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Oculus: Big companies will miss out on early VR success

"They always do," according to Jason Rubin, who believes the first billion-dollar VR developers are already out there

Oculus VR's Jason Rubin believes the reticence of big game companies to make early moves in VR will ultimately result in them arriving too late to share in the spoils.

In recent months, both EA's Blake Jorgensen and Take-Two's Strauss Zelnick have expressed reluctance at being prime movers in the rapidly emerging VR space - citing the necessary R&D costs without a solid customer base as a key reason why.

Speaking on a panel at CES - as reported by Geekwire - Rubin, who joined Oculus as its head of studios in June last year, placed that reluctance in a longstanding tradition of established companies allowing major competitors to rise on the back of new technologies.

"The early movers do really well in these situations because they fail, and they learn how to do the right thing on the second or third attempt," he said.

"And by the time the big companies that are looking at a number of assets they can deploy to make various games - and they say there is a zero install base in VR right now, we need to focus on these other (things) - they will miss it, they always do."

That's what happened with both social networks and touchscreen smartphones, Rubin said, and VR will offer up similar financial rewards to those enjoyed by companies like Rovio and Zynga.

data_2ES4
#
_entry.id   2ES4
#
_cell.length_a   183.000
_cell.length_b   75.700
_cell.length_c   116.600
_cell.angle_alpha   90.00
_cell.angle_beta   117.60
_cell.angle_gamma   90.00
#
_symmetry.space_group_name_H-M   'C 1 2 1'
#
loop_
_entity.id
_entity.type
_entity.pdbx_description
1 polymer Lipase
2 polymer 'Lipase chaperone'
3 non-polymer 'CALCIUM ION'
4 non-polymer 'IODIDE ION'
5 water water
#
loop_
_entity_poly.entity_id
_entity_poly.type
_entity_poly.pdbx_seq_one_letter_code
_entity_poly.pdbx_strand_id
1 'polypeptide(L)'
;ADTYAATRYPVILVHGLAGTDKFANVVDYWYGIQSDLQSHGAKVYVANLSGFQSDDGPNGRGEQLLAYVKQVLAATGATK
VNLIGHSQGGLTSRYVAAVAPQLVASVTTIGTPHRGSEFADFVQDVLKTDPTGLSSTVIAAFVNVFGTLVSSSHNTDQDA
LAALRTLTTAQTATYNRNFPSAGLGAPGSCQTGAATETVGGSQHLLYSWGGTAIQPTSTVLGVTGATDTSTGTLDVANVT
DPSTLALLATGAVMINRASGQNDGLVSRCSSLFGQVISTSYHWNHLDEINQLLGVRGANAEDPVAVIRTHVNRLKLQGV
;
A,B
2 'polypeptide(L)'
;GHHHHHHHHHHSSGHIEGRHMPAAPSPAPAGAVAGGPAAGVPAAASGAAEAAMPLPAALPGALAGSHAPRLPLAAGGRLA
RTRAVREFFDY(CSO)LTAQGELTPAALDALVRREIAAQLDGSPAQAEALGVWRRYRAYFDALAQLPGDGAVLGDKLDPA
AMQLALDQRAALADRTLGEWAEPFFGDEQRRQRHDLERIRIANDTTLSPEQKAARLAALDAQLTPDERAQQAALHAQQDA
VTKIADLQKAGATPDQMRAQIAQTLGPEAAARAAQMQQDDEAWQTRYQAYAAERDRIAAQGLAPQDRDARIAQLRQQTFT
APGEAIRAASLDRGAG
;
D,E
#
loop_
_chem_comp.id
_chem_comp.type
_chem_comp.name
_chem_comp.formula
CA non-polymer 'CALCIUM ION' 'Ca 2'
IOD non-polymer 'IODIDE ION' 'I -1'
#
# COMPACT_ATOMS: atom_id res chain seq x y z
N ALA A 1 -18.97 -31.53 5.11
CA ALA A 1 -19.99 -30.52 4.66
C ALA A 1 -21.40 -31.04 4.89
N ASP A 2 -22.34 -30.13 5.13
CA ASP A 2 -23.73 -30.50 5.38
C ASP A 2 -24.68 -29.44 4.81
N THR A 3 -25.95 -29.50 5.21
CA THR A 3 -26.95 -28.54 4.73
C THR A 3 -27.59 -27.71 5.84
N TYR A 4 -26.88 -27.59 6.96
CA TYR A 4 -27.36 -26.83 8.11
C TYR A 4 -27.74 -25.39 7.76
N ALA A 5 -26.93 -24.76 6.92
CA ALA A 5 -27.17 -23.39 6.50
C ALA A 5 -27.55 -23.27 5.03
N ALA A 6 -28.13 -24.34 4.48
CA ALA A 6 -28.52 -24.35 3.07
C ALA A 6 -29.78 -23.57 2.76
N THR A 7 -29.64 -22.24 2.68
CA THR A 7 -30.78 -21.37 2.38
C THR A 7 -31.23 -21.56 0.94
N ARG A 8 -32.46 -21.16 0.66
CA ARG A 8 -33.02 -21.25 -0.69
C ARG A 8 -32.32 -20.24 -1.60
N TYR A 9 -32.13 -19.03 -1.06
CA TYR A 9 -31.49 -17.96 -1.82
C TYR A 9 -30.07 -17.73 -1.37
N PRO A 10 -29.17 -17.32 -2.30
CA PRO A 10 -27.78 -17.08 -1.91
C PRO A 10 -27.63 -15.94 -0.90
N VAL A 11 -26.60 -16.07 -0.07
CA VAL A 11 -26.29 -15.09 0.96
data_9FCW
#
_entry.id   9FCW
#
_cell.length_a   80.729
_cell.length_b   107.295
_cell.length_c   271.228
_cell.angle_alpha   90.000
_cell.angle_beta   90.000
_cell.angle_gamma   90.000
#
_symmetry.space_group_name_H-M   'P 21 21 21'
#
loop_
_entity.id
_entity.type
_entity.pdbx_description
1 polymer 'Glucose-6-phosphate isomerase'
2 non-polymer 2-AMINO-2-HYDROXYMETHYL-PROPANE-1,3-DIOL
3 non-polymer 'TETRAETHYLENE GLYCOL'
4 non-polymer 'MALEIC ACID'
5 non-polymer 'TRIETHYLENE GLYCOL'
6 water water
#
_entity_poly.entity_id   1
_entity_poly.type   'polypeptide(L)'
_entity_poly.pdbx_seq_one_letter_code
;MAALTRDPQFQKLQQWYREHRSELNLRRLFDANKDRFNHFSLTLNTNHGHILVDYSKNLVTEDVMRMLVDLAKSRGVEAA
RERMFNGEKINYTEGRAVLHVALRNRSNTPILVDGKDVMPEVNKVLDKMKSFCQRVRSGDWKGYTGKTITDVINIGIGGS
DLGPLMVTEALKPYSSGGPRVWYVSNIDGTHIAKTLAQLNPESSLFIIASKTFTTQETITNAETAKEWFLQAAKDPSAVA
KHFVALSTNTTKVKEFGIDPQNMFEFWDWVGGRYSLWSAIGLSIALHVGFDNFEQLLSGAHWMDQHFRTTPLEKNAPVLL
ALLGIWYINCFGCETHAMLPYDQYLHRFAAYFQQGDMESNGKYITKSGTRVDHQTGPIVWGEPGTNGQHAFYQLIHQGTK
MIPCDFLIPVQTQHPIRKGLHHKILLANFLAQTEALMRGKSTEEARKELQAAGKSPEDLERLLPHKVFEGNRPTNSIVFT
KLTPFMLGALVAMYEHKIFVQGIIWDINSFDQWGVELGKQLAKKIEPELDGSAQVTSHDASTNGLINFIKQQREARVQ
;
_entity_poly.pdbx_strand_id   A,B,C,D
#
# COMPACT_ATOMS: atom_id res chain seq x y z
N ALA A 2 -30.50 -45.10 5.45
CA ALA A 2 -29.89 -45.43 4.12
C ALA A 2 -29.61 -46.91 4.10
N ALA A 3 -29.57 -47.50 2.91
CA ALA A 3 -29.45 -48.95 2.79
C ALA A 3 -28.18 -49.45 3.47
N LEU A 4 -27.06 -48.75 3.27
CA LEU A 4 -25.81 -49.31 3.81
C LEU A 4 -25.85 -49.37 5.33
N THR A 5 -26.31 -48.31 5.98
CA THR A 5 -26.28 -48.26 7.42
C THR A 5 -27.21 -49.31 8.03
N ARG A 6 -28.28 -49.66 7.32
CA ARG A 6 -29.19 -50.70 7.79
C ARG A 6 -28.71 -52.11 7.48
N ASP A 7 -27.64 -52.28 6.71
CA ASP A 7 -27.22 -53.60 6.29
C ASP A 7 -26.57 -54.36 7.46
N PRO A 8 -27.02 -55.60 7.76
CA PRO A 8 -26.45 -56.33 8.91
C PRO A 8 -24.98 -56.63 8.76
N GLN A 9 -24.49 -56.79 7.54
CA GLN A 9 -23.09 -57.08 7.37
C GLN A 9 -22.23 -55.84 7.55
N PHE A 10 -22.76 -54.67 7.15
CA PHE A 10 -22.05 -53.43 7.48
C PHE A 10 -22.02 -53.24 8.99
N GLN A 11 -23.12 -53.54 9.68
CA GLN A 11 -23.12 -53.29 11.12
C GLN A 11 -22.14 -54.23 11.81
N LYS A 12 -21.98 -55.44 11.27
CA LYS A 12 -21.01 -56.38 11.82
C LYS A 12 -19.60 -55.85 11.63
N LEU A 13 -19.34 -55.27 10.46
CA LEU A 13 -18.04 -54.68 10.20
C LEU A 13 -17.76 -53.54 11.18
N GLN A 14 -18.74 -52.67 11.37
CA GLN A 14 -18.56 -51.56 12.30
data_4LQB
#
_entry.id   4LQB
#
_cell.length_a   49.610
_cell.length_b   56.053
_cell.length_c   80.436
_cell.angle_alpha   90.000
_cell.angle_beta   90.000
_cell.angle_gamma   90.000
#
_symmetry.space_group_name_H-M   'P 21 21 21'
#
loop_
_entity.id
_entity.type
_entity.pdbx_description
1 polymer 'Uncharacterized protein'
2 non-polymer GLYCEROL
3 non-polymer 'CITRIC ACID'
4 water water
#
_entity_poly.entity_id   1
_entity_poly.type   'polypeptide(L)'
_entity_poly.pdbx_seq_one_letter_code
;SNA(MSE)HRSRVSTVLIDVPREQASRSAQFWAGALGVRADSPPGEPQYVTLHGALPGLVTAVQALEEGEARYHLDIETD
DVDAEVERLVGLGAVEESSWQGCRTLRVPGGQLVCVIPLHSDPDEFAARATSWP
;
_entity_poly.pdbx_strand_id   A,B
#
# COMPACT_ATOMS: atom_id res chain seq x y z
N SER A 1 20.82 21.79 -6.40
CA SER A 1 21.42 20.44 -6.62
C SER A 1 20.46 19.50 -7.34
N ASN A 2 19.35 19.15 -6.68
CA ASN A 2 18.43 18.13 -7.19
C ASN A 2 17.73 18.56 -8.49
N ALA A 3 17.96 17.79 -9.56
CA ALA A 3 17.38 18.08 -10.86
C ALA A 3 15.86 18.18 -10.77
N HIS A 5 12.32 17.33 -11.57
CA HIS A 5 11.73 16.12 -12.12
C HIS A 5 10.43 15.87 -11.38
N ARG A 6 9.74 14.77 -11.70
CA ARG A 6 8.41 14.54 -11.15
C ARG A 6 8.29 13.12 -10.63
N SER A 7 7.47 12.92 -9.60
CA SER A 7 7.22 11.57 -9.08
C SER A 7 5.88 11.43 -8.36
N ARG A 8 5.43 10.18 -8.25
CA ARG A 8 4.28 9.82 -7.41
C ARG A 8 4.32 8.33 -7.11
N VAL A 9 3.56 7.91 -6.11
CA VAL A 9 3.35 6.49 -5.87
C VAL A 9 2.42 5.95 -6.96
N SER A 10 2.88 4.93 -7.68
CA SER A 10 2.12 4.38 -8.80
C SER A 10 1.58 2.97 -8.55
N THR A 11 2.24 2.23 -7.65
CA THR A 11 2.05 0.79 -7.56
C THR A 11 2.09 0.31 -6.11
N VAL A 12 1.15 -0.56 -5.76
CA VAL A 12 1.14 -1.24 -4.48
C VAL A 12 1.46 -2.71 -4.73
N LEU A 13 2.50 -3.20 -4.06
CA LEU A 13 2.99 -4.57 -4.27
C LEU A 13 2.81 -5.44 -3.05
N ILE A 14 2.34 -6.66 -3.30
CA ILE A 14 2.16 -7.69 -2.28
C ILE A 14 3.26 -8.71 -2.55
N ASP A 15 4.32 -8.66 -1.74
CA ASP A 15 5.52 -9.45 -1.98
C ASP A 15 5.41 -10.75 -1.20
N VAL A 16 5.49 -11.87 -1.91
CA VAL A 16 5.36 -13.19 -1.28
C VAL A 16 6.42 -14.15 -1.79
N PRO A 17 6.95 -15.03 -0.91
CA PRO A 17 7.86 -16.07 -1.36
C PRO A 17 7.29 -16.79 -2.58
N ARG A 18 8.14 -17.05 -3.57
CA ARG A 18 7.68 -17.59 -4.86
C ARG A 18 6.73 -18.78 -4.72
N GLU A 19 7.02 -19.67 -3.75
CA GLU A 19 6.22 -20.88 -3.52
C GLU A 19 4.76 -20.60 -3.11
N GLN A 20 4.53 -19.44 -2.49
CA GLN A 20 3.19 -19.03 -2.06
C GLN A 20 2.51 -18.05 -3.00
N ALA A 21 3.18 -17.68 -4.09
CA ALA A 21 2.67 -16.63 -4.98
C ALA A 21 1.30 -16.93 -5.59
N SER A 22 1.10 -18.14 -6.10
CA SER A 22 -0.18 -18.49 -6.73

"I say this. And I really believe it. One of these early teams will generate a billionaire or a group splitting a billion dollars, just as Rovio did and just as Zynga did.

"I've been through enough new launches of it-will-never-work-hardware that I know this one is going to fly. Somebody is going to make ... a lot of money and also create amazing content that becomes the beginning of VR."

To read our investigation into the problems the first wave of VR developers are trying to solve, follow the link.

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Matthew Handrahan

Editor-in-Chief

Matthew Handrahan joined GamesIndustry in 2011, bringing long-form feature-writing experience to the team as well as a deep understanding of the video game development business. He previously spent more than five years at award-winning magazine gamesTM.